Richard Walker, president and CEO of the American Architectural Manufacturers Association (AAMA), which represents window and door manufacturers, responds to the latest developments in implementation of the Environmental Protection Agency's lead-safe renovation rules.

Replacement Contractor: AAMA is lobbying heavily for a bill that postpones implementation of the EPA's Renovation, Repair and Painting rule for one year from the date that accreditation classes began to be offered. If the bill passes, wouldn't that mean that postponement would be until October 2010, since classes began to be offered in October 2009?

Richard Walker: Yes, the industry position has been to postpone implementation for six months from April 22, 2010, in order to allow for an adequate number of contractors to receive training.

RC: What are the chances of this bill being adopted?

RW: Every day we learn of more congressional support.

RC: How many votes do you think you have?

RW: It is difficult to estimate the level of support with any accuracy right now.

RC: Architectural Testing cites a figure of $121 per opening as the cost of lead-safe renovation for window replacement. Does AAMA agree with that figure?

RW: Yes, AAMA agrees with the assumptions and material and labor estimates used by Architectural Testing to generate the additional cost of $121 per opening. This cost is based on a contractor and an assistant replacing six windows (four front and two sides) in the span of a normal day. The six windows cover three rooms, each measuring approximately 11 feet by 11 feet. Keep in mind that the additional costs of replacement respirator cartridges and HEPA vacuum filters are not included in the $121 per opening.

RC: In AAMA's view, what should the EPA do to inform Americans about the new lead-safe renovation rules and lead safety in the home? What steps would you like to see the agency take in regard to publicizing lead-safe renovation?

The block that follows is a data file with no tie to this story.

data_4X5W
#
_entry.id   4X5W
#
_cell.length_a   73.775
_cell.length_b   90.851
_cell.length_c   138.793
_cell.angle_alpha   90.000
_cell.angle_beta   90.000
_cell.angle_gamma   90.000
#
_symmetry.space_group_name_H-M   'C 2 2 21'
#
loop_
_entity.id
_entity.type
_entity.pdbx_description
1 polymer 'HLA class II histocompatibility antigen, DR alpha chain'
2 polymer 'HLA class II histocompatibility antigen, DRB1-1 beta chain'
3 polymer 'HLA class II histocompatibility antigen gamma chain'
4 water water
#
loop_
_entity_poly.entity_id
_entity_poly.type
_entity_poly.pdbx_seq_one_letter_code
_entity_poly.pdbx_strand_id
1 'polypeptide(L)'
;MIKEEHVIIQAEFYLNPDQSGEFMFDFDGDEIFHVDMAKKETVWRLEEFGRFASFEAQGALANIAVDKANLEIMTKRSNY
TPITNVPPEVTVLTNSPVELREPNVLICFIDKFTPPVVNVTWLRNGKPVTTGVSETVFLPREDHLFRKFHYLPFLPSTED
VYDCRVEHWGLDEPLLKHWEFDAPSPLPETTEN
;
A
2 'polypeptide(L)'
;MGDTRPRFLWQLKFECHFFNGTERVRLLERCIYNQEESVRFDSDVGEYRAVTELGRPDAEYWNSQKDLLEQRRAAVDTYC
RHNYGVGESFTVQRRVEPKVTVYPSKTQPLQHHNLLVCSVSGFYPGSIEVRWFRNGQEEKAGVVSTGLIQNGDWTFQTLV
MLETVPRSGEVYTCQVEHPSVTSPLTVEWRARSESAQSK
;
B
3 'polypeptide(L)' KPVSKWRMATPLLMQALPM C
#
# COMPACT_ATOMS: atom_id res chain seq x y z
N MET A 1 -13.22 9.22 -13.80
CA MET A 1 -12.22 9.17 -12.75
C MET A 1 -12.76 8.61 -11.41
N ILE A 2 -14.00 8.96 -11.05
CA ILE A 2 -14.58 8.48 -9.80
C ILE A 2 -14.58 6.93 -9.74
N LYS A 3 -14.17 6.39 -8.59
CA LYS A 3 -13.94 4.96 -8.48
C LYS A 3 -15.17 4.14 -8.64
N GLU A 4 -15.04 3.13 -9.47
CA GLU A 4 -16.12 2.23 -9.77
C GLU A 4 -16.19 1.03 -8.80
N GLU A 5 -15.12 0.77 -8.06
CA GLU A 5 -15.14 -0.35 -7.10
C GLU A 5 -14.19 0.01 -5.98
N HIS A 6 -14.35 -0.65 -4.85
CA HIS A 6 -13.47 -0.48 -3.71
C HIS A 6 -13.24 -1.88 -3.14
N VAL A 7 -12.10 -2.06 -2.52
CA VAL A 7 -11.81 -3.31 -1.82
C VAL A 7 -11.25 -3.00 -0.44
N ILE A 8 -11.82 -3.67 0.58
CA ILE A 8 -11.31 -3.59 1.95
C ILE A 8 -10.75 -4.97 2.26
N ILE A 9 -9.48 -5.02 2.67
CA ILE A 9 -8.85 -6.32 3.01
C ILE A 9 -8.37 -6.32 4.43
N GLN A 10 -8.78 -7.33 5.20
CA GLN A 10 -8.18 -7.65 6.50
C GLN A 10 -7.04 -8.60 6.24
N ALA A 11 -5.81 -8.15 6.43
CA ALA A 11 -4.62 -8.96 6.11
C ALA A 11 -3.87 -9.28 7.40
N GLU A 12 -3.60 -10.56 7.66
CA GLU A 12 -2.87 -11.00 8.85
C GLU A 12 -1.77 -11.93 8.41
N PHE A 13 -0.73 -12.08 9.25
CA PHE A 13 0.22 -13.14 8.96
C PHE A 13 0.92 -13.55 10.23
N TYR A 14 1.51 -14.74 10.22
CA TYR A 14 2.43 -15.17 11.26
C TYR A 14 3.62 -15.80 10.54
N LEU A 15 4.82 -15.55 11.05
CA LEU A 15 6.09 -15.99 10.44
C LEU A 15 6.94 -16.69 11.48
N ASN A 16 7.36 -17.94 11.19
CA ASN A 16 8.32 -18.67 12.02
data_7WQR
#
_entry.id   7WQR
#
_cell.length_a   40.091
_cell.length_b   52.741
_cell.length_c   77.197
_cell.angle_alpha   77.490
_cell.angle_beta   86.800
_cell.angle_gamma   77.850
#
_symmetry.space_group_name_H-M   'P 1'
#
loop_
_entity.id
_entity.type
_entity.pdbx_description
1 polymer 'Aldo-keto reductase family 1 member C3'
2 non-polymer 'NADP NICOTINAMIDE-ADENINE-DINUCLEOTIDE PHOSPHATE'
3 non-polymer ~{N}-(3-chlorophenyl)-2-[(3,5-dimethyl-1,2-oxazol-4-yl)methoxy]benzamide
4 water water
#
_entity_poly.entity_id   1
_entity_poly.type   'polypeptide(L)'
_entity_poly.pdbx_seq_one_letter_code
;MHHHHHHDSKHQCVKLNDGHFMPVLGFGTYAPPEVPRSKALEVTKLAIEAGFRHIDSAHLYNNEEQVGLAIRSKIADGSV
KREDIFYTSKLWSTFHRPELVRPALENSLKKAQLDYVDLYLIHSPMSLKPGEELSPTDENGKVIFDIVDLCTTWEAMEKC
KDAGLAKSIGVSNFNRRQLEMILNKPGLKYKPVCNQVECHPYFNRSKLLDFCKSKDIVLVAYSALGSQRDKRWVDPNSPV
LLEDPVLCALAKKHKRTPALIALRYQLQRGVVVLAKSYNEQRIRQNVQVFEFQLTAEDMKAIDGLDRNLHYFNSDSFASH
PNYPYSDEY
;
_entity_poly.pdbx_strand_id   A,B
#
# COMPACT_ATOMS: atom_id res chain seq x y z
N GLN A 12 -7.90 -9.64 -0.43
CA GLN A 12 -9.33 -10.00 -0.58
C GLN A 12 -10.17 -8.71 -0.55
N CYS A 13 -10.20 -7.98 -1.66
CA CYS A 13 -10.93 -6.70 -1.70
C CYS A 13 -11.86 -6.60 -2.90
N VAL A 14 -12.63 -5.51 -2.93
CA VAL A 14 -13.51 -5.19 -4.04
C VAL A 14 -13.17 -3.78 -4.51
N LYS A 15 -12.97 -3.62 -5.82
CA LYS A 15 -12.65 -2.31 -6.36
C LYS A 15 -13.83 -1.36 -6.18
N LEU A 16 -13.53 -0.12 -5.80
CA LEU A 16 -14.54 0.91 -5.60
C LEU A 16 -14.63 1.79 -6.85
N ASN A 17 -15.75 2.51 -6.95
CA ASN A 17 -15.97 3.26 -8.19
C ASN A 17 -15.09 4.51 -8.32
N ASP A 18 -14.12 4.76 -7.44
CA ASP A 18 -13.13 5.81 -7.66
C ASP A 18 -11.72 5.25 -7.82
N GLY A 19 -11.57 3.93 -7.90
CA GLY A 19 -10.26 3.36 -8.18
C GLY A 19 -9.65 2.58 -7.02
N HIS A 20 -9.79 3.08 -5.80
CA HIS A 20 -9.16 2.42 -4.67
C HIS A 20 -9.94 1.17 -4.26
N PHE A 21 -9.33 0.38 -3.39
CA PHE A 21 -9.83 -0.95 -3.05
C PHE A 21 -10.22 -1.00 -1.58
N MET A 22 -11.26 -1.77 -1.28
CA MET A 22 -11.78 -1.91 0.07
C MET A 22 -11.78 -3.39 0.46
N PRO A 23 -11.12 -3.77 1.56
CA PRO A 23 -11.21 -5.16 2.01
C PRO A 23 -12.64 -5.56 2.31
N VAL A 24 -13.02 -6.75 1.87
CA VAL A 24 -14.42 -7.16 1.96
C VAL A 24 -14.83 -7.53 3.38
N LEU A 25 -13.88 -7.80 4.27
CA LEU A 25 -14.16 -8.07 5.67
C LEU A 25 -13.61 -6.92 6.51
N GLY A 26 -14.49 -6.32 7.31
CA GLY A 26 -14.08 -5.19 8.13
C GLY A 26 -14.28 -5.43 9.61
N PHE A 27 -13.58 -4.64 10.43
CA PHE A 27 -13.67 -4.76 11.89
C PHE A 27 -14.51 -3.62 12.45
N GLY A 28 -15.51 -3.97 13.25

RW: Appropriate education of homeowners is important to ensure that those compliant contractors are not undercut by non-compliant businesses. Not only is this important for the contractor, but also for the potential safety of the homeowner. At the very basic level, printed materials in big-box stores would be beneficial. For very little money, the government could also educate the public via Web pages or social media platforms, such as Twitter and Facebook.

RC: You cite a "severe impact" on construction industry workers due to economic conditions in the last 24 months as a reason to delay lead-safe renovation rules. What in AAMA's estimation will be the impact of EPA lead-safe renovation regulations on sales of windows by units in the U.S. this year?

RW: Premature implementation of this rule launches three deleterious effects on the remodeling industry. First: There is a lack of trained contractors and firms. While slightly more than 50% of the firms may be certified, only 10% of the contractors are currently certified. Second: There is the additional cost to homeowners, many of whom are on a fixed income or are among the 15% currently unemployed. And third: The vast majority of homeowners has no idea what this rule entails and therefore will be reluctant to shell out more money for the protection.

U.S. window sales have recovered modestly from the 30% to 50% loss in business in the 2008-09 period, but are nowhere near their pre-recession levels. Rendering 65% of the housing stock off limits to the majority of window replacement contractors (currently not certified) will have a devastating impact and will deprive homeowners of a proven energy-efficient upgrade for their homes.